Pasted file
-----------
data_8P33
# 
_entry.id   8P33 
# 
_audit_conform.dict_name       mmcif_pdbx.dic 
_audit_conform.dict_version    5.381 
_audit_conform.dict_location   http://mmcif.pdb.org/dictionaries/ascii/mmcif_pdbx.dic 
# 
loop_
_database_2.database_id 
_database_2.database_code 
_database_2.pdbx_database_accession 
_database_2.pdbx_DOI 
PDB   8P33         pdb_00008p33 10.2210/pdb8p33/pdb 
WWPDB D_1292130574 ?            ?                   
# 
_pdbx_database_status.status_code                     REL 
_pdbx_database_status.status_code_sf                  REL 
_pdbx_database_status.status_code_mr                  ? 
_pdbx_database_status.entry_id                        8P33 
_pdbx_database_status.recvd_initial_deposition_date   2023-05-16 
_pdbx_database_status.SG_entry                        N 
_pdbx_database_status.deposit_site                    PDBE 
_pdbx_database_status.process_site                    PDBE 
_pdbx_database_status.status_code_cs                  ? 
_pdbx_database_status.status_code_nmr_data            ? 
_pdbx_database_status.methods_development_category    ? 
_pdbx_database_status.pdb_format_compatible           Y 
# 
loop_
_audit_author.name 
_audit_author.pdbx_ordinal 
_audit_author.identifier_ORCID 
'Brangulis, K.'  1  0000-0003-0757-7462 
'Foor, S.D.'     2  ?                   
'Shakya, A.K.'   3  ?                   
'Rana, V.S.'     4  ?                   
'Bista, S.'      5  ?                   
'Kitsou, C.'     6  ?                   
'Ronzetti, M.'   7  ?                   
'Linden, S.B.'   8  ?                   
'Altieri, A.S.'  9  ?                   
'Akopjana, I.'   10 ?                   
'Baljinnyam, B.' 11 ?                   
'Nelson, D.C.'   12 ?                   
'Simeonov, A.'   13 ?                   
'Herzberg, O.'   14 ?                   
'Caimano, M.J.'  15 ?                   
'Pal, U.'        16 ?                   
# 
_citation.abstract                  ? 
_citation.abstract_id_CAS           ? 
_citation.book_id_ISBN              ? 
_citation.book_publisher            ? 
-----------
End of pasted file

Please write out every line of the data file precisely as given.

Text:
data_8P33
# 
_entry.id   8P33 
# 
_audit_conform.dict_name       mmcif_pdbx.dic 
_audit_conform.dict_version    5.381 
_audit_conform.dict_location   http://mmcif.pdb.org/dictionaries/ascii/mmcif_pdbx.dic 
# 
loop_
_database_2.database_id 
_database_2.database_code 
_database_2.pdbx_database_accession 
_database_2.pdbx_DOI 
PDB   8P33         pdb_00008p33 10.2210/pdb8p33/pdb 
WWPDB D_1292130574 ?            ?                   
# 
_pdbx_database_status.status_code                     REL 
_pdbx_database_status.status_code_sf                  REL 
_pdbx_database_status.status_code_mr                  ? 
_pdbx_database_status.entry_id                        8P33 
_pdbx_database_status.recvd_initial_deposition_date   2023-05-16 
_pdbx_database_status.SG_entry                        N 
_pdbx_database_status.deposit_site                    PDBE 
_pdbx_database_status.process_site                    PDBE 
_pdbx_database_status.status_code_cs                  ? 
_pdbx_database_status.status_code_nmr_data            ? 
_pdbx_database_status.methods_development_category    ? 
_pdbx_database_status.pdb_format_compatible           Y 
# 
loop_
_audit_author.name 
_audit_author.pdbx_ordinal 
_audit_author.identifier_ORCID 
'Brangulis, K.'  1  0000-0003-0757-7462 
'Foor, S.D.'     2  ?                   
'Shakya, A.K.'   3  ?                   
'Rana, V.S.'     4  ?                   
'Bista, S.'      5  ?                   
'Kitsou, C.'     6  ?                   
'Ronzetti, M.'   7  ?                   
'Linden, S.B.'   8  ?                   
'Altieri, A.S.'  9  ?                   
'Akopjana, I.'   10 ?                   
'Baljinnyam, B.' 11 ?                   
'Nelson, D.C.'   12 ?                   
'Simeonov, A.'   13 ?                   
'Herzberg, O.'   14 ?                   
'Caimano, M.J.'  15 ?                   
'Pal, U.'        16 ?                   
# 
_citation.abstract                  ? 
_citation.abstract_id_CAS           ? 
_citation.book_id_ISBN              ? 
_citation.book_publisher            ? 